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Questions When Interviewing for a Middle School Teaching Job

Questions When Interviewing for a Middle School Teaching Job

You may get some odd questions when interviewing for a teaching job; here is a sample answer you may need.

Question: “How would you describe middle school students?”

Answer: Middle school students are qualitatively different from younger students. Early adolescents are at a distinct and usually challenging physical and emotional development stage. Kids begin to create, seek their self-image, try new behaviors, and wonder. Improving student-teacher relationships should always be at the forefront of your mind.

Students at this age can be sensitive. They seem mature but can lack the experience to understand the changes they encounter. Many find coping with the ever-changing academic and personal expectations and requirements challenging. Some students worry about their ability to learn and keep up. They are torn between the desire for independence and to accommodate adults’ expectations.

By this stage, most students have begun developing the ability to understand symbolic ideas and abstract concepts. Piaget observed that most learners in this age group operate on the concrete level of intellectual development. At this level, students only see black-and-white issues, not shades of grey as adults do. Students have a strong sense of justice, and abstract concepts may be discussed but are less often understood.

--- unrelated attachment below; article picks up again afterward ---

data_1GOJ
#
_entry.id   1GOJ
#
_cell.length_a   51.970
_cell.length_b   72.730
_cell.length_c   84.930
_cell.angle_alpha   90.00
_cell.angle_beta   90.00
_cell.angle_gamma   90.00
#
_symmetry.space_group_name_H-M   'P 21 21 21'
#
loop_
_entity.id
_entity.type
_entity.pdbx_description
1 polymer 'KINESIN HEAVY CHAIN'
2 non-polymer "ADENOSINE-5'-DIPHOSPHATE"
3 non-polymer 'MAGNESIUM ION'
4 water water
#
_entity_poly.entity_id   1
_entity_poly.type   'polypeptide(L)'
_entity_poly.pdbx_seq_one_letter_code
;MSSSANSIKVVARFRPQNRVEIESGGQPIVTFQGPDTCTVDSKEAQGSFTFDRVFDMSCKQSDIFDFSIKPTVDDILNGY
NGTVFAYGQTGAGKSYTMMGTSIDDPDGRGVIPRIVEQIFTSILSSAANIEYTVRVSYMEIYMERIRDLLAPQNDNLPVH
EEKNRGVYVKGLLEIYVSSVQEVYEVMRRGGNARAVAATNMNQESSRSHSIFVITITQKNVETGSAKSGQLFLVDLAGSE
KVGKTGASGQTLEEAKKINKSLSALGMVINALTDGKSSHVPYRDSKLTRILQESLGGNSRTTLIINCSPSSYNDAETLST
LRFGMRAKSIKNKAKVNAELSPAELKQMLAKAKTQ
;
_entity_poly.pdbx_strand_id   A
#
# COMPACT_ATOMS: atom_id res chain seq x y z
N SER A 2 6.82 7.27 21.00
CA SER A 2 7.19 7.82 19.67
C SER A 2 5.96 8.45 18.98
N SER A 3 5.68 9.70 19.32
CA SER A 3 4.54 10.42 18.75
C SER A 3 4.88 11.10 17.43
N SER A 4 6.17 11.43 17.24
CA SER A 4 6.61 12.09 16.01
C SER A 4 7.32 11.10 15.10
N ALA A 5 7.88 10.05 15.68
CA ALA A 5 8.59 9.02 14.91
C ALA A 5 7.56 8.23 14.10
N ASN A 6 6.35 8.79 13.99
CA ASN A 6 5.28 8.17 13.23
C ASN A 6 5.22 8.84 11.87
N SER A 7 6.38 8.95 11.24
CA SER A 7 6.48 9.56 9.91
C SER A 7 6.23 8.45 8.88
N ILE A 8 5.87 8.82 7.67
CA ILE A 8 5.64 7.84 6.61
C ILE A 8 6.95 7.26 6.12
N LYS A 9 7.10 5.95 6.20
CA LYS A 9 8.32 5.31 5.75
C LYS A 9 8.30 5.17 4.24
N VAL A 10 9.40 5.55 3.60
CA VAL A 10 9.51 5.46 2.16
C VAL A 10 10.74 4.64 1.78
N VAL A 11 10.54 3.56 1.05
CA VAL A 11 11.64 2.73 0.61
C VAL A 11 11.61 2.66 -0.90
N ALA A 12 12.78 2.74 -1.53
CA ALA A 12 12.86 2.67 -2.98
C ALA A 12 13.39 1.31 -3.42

Most Students Share the Following Characteristics

  1. They are curious and willing to learn things they consider helpful.
  2. Enjoy solving “real-life” problems.
  3. They are focused on themselves and how their peers perceive them.
  4. Resist adult authority and assert independence.
  5. I am beginning to think critically.

Middle School Social Development

Most middle students experience conflicting values due to their changing roles within their family structure and peers’ increasing influence. Generally speaking, most students share the following characteristics:

  1. They desire to feel like they are part of a peer group of teens influenced by peer pressure, peer approval, and conformity to their group.
  2. They prefer active over passive learning activities that involve working with their classmates.
  3. Require frequent physical activity and movement
  4. Need adult support, guidance, and calm direction

If you understand how middle schoolers think, you can adjust your teaching style and behavioral management. Demonstrating a comprehensive knowledge of early adolescent behavior will make the hiring choice much easier for a school district.

If you need help preparing for this or any other interview question — never fear! Candace is here to help.